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View: Centre & states must work together on GST — there's too much at stake for the country

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View: Centre & states must work together on GST — there's too much at stake for the country

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One would hope that the Supreme Court decision does not result in the unravelling of GST — this will mean fiscal chaos. States should use the decision to make their voices heard — not embark on a path which will undo all that has been achieved. The decision should spur the council to address and resolve issues which strain federal relations.

View: Centre & states must work together on GST — there's too much at stake for the country
The Supreme Court has in decision pronounced today — in an appeal filed by the Centre against an order of the Gujarat High Court — made several critical observations. It has held that the central government and state governments have simultaneous powers to legislate the goods and services tax (GST). The court has gone on to say that the recommendations of the GST Council are not binding on state legislatures. While the detailed judgement is not yet available, the apex court has in effect reiterated the provisions of the Constitution.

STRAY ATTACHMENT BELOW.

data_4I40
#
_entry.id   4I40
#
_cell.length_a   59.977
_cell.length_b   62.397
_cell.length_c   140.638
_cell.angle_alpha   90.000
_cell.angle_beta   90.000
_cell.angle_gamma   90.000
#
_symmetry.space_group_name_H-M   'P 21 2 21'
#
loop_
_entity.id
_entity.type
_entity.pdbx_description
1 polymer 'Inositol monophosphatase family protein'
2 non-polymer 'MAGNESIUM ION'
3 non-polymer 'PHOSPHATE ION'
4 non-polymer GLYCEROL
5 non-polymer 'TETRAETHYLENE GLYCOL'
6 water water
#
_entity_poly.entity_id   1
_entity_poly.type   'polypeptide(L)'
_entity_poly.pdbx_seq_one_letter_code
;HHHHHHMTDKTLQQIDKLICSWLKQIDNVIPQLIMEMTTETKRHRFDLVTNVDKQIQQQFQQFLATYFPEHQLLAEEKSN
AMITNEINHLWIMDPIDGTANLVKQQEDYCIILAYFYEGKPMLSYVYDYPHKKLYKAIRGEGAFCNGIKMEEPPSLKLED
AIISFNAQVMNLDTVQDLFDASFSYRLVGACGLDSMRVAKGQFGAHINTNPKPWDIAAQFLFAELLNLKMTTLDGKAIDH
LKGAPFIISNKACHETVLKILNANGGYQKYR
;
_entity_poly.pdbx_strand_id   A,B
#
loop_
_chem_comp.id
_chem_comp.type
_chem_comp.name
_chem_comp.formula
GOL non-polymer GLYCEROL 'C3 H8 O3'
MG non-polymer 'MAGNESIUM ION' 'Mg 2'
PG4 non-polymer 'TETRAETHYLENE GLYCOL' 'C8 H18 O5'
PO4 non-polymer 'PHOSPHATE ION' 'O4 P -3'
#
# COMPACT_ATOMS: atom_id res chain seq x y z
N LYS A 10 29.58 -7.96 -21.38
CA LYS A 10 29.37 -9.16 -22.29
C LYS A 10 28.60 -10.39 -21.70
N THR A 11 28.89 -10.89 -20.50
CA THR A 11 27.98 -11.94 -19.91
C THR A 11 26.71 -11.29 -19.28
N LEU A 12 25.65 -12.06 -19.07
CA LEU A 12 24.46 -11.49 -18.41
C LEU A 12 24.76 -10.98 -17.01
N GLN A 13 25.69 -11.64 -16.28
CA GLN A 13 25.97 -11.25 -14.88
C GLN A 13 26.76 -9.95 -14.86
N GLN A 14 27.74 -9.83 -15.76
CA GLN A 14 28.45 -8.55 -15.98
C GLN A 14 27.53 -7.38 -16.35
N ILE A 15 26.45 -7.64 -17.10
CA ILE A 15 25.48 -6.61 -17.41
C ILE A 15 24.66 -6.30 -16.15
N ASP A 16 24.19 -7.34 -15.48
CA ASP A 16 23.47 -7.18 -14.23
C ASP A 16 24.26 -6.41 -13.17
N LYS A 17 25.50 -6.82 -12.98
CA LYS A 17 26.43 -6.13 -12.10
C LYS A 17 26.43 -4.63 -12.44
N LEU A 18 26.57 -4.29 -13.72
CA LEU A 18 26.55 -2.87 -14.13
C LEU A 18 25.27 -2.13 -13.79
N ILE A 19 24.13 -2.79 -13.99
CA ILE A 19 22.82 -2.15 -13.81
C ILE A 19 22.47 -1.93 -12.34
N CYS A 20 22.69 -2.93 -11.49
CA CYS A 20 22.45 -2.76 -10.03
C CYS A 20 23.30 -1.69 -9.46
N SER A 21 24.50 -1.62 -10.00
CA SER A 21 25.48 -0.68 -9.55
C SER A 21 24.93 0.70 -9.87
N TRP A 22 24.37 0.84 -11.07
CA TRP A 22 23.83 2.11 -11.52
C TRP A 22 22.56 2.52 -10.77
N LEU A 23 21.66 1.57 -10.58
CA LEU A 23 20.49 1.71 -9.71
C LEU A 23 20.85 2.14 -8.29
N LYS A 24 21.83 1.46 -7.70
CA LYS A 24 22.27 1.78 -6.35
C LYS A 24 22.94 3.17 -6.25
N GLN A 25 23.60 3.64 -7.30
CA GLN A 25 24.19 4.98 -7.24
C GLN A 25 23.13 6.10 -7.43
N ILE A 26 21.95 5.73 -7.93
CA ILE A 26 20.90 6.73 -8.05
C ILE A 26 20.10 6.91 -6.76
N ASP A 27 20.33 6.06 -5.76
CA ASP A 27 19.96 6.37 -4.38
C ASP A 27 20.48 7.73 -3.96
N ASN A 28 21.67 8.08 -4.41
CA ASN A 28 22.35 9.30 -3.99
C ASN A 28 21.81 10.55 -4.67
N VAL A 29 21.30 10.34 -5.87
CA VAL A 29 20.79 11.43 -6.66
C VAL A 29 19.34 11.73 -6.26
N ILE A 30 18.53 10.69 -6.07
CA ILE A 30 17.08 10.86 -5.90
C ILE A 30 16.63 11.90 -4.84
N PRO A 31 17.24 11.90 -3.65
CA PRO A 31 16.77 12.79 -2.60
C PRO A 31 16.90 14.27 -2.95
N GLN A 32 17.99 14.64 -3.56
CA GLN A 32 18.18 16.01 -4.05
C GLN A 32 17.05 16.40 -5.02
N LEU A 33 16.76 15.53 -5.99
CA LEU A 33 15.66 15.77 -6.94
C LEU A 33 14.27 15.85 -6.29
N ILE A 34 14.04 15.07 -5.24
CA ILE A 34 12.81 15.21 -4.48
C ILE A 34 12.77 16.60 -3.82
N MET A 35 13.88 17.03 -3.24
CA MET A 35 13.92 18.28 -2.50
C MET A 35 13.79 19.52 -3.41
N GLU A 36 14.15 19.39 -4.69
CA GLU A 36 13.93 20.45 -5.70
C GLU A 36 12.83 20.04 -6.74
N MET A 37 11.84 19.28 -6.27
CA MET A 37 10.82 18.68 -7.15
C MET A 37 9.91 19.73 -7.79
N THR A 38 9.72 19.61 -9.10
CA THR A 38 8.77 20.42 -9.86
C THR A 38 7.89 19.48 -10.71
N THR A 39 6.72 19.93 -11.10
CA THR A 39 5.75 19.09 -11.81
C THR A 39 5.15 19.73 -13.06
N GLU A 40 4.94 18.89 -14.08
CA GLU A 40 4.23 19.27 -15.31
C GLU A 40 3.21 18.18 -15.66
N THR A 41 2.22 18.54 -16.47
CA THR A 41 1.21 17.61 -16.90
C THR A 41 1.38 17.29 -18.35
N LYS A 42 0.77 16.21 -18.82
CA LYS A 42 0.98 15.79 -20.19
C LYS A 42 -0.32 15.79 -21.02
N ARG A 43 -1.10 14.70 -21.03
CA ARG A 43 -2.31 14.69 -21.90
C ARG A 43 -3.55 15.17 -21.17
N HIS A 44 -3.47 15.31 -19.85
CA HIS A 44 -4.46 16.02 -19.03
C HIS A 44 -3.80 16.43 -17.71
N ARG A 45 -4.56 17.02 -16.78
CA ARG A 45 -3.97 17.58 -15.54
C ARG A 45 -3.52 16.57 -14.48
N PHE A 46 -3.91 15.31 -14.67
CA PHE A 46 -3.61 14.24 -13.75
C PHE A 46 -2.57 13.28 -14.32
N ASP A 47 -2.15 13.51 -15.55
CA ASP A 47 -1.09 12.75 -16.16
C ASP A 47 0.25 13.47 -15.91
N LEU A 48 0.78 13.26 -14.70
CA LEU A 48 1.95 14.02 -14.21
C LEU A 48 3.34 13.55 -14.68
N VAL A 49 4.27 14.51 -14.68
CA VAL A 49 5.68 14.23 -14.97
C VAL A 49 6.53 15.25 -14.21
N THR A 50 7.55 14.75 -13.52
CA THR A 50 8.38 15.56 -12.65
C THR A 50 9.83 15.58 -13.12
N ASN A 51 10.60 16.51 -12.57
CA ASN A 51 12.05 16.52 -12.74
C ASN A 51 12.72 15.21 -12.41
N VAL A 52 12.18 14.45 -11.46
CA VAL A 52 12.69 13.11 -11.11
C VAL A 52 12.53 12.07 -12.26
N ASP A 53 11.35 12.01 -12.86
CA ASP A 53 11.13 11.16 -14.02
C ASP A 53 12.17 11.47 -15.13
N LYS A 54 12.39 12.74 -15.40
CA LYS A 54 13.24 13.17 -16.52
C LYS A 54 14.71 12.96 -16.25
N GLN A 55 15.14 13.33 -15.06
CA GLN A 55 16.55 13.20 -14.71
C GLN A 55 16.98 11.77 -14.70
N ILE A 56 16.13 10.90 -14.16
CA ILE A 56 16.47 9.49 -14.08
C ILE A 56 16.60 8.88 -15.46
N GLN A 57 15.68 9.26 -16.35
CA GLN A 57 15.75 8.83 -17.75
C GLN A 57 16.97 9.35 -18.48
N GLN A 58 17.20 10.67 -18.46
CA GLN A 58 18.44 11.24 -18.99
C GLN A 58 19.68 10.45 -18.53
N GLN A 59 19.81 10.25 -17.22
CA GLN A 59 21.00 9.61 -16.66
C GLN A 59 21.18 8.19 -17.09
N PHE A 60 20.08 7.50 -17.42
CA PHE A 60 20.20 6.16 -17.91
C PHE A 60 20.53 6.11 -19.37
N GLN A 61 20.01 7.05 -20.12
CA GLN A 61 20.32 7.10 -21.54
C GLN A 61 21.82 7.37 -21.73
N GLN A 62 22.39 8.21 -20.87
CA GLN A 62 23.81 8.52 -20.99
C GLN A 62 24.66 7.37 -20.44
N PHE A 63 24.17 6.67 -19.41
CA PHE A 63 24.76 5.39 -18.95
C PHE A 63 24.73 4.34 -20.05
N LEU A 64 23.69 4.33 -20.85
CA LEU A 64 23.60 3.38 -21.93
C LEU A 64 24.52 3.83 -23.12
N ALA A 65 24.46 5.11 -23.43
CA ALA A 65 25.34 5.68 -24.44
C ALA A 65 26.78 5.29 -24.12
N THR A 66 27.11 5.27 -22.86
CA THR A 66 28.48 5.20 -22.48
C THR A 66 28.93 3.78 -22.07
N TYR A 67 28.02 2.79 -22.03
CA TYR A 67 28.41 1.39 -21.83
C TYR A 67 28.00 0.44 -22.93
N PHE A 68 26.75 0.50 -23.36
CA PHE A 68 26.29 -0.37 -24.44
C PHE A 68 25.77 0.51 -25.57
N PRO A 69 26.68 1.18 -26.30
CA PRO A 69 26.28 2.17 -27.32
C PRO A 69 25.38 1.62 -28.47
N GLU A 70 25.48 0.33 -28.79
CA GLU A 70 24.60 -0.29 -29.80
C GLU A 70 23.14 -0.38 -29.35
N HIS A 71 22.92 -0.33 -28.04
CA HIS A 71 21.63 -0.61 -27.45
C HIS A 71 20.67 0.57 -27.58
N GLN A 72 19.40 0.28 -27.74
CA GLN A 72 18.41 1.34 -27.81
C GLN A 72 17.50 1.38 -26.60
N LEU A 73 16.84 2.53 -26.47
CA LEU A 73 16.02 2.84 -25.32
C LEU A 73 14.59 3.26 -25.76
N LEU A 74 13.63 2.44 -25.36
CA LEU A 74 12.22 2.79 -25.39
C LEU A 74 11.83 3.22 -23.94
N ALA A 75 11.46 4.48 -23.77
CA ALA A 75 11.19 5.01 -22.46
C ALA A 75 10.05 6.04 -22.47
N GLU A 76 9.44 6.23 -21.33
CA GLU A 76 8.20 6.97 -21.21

The decision has cheered the opposition-ruled states. They believe that the decision is a reaffirmation of the federal nature of Indian polity. Tamil Nadu has in particular emphasised that this is the second decision in two days wherein the court has asserted the power of the states — the first being the decision that the governor is bound by the advice of the state cabinet.
The court’s observations in the GST matter came in the context of the High Court decision which held that Integrated GST (IGST) was not imposable on reverse-charge basis on ocean freight service (reverse charge is a well-accepted taxation sleight of hand, wherein the tax is imposed on the recipient instead of the supplier of the goods or service). The Supreme Court upheld the decision of the High Court and went on to make these observations which have got the tax fraternity buzzing.
The observations have raised a concern — whether this would mean the very unravelling of GST; whether this would mean the very architecture of GST will get impacted.
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As is known, Article 246A of the Constitution was brought in through the 101st Constitutional Amendment Act. This is the amendment through which GST was ushered in. The article categorically states that both Parliament and the legislature of every state "have power to make laws with respect to goods and services imposed by the Union or by such state ".
Incidentally, Article 246A (2) expressly states that Parliament has exclusive power to make laws with respect to GST where the supply of goods or of services, or both, takes place in the course of inter-state trade or commerce.